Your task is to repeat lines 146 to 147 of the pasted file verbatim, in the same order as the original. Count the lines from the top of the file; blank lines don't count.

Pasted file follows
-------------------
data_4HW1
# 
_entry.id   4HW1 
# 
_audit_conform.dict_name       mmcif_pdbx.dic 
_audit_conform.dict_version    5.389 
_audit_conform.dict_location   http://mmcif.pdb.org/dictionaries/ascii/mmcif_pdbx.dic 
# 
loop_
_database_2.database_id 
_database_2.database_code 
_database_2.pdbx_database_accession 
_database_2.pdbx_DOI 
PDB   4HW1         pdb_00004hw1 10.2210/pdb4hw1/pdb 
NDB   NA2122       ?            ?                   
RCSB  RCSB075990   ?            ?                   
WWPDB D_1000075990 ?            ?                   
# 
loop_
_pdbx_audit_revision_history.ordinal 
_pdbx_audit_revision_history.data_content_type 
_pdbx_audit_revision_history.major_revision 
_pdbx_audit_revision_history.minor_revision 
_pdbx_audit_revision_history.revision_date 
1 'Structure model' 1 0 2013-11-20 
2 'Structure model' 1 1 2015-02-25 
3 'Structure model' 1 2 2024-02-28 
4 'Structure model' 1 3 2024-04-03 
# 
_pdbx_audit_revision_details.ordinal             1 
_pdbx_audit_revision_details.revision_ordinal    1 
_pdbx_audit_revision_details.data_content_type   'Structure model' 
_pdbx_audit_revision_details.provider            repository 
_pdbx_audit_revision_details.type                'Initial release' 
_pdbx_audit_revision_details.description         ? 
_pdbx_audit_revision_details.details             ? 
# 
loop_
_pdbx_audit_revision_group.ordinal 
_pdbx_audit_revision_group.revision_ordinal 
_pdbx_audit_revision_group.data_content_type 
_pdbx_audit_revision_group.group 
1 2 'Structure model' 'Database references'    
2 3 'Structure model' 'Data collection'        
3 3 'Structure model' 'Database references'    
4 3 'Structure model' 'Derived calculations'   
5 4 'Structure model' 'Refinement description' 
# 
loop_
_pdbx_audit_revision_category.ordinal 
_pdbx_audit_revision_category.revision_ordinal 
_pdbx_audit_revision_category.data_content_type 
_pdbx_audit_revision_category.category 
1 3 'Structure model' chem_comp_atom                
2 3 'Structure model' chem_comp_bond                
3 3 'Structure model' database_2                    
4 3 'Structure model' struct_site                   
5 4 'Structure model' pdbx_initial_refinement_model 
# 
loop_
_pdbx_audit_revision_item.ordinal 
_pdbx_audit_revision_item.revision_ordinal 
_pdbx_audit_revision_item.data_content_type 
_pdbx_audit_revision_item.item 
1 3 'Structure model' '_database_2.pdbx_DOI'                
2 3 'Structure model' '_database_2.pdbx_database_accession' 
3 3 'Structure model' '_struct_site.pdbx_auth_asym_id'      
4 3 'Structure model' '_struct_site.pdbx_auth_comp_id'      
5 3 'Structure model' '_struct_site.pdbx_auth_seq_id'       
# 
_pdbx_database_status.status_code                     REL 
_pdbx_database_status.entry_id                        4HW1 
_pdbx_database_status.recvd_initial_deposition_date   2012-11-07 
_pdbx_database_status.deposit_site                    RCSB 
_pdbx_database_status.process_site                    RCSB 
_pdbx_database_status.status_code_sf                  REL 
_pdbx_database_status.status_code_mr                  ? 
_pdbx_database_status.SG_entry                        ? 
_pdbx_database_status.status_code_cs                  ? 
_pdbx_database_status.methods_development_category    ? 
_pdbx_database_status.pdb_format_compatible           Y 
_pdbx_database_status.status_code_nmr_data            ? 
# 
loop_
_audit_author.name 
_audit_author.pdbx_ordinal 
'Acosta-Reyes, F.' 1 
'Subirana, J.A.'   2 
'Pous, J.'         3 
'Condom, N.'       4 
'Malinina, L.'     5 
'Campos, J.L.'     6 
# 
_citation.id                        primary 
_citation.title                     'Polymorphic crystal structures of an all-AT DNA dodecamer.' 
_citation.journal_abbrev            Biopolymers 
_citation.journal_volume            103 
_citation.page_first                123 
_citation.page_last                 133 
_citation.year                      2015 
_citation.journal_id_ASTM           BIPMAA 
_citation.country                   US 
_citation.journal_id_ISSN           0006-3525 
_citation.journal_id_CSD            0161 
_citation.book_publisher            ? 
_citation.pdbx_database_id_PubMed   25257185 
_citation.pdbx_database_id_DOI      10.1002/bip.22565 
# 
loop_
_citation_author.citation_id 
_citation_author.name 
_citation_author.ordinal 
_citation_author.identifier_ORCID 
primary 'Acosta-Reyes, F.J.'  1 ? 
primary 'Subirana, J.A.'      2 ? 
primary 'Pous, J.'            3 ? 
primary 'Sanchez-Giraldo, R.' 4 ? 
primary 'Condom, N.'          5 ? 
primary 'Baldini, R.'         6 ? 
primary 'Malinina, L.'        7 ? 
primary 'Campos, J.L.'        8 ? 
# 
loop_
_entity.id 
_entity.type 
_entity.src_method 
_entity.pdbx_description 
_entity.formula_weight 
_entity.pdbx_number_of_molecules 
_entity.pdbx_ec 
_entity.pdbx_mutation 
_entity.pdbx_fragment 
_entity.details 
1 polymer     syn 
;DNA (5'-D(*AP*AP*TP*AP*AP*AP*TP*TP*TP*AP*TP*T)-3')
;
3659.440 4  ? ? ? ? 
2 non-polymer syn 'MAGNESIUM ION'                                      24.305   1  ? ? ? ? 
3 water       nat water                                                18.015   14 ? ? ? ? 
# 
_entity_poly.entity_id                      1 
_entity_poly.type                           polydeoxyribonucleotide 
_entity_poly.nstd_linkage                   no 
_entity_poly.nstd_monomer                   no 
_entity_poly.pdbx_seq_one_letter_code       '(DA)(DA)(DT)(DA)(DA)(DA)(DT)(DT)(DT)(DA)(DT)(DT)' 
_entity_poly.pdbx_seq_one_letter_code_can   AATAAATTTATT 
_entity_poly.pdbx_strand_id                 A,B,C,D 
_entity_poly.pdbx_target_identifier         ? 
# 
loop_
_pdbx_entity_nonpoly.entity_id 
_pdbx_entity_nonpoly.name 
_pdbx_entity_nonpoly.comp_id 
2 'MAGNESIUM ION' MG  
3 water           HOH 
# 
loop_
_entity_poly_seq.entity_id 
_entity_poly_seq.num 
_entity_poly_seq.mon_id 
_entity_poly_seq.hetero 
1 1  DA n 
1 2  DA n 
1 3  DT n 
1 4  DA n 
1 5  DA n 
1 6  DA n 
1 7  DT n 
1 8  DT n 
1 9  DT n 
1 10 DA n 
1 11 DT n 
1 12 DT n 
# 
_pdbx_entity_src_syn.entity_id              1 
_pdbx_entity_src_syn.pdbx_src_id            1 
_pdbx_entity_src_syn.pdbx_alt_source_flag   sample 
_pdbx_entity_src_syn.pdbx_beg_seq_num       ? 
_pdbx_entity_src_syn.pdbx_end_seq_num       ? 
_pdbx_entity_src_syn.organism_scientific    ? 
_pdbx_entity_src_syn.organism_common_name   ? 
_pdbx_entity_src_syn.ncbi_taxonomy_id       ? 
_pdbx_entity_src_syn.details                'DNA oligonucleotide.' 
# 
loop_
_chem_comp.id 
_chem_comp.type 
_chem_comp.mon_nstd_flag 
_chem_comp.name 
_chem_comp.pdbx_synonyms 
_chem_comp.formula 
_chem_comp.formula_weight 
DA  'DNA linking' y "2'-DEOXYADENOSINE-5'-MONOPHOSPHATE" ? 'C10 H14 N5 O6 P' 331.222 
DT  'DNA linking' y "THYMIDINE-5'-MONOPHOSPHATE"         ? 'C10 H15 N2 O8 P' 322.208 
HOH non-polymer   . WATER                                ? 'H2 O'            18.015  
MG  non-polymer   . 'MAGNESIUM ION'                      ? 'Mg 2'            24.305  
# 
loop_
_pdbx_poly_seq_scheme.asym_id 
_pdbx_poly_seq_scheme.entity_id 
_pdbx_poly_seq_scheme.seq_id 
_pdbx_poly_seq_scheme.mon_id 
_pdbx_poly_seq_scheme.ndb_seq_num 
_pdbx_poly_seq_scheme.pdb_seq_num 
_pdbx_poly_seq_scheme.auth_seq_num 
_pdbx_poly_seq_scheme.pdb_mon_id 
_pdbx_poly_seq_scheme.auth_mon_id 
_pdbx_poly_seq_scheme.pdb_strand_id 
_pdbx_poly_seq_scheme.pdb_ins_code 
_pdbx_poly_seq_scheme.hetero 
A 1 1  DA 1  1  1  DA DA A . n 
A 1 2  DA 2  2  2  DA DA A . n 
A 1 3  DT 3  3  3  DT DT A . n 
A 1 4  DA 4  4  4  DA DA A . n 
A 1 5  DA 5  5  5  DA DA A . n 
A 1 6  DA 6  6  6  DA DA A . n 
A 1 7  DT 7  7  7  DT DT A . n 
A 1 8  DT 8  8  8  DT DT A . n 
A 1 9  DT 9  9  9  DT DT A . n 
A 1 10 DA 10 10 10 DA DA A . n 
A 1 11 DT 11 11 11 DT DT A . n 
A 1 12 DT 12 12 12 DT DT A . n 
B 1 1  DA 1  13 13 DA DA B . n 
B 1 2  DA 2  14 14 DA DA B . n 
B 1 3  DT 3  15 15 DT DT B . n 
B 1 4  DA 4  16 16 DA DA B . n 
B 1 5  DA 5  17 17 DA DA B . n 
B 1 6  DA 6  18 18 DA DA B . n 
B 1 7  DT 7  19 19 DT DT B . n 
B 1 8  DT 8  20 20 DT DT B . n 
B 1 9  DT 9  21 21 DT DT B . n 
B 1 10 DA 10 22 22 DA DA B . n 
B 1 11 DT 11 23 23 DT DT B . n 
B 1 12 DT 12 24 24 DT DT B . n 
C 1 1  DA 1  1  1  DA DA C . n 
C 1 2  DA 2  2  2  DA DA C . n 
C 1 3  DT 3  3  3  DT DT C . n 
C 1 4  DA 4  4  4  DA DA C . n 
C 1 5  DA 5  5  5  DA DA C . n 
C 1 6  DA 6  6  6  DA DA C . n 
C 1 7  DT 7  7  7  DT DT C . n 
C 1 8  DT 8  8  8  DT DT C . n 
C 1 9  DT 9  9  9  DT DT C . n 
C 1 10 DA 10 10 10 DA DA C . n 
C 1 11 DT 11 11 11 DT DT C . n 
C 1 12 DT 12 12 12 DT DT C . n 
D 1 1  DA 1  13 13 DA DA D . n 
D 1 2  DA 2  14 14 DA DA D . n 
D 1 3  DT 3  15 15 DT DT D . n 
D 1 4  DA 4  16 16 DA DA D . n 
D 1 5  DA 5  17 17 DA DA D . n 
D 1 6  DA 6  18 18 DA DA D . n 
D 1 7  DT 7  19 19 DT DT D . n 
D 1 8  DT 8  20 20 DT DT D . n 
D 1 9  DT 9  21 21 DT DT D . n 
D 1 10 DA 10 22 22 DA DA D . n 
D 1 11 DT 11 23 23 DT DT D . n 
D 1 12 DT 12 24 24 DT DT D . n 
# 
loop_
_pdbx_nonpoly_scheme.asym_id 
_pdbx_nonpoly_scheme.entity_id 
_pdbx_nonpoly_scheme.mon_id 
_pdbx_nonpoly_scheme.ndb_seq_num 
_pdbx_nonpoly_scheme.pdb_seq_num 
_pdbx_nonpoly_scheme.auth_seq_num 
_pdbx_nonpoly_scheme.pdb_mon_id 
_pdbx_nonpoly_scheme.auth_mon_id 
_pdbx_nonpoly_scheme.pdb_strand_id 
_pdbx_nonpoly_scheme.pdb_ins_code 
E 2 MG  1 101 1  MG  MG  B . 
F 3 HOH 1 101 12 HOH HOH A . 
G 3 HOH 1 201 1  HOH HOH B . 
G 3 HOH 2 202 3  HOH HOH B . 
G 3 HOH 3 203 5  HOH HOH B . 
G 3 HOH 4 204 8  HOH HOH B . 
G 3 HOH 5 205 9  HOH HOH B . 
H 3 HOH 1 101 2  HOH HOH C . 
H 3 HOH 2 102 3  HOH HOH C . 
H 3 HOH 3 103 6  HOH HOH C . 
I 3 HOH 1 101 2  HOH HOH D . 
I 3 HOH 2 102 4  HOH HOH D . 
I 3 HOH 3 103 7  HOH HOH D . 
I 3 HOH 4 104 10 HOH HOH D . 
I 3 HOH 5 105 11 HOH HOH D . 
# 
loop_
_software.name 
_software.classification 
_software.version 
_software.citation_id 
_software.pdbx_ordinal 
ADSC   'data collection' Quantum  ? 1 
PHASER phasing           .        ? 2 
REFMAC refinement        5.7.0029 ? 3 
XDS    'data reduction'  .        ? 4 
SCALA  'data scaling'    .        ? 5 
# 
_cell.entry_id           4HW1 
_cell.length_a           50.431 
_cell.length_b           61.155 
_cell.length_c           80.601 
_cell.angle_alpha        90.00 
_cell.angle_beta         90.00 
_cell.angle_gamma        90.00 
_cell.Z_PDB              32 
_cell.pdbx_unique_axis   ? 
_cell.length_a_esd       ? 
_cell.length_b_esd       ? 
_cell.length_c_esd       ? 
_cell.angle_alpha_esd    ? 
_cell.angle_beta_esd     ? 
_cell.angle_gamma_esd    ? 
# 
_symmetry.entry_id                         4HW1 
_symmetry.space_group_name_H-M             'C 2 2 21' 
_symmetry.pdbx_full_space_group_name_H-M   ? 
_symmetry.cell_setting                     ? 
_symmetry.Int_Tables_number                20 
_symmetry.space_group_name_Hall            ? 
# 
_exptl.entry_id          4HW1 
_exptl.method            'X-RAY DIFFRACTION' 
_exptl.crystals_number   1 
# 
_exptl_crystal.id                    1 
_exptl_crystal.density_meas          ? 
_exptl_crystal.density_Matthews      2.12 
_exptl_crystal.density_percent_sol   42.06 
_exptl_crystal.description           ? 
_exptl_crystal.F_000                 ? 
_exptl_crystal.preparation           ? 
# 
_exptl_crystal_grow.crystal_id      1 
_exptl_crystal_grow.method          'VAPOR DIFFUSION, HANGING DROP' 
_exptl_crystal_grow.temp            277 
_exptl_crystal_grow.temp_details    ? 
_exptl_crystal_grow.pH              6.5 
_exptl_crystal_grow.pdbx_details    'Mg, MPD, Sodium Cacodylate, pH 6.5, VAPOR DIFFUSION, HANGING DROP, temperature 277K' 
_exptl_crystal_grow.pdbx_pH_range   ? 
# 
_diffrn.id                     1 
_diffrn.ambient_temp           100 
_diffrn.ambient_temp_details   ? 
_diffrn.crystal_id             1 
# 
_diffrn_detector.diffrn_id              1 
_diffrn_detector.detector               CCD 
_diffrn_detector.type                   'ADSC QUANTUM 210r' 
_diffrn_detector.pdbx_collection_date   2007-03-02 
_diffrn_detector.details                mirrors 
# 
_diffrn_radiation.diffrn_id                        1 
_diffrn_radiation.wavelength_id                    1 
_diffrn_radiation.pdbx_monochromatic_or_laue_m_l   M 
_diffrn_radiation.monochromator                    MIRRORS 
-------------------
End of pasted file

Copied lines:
_entity_poly.pdbx_seq_one_letter_code_can   AATAAATTTATT 
_entity_poly.pdbx_strand_id                 A,B,C,D 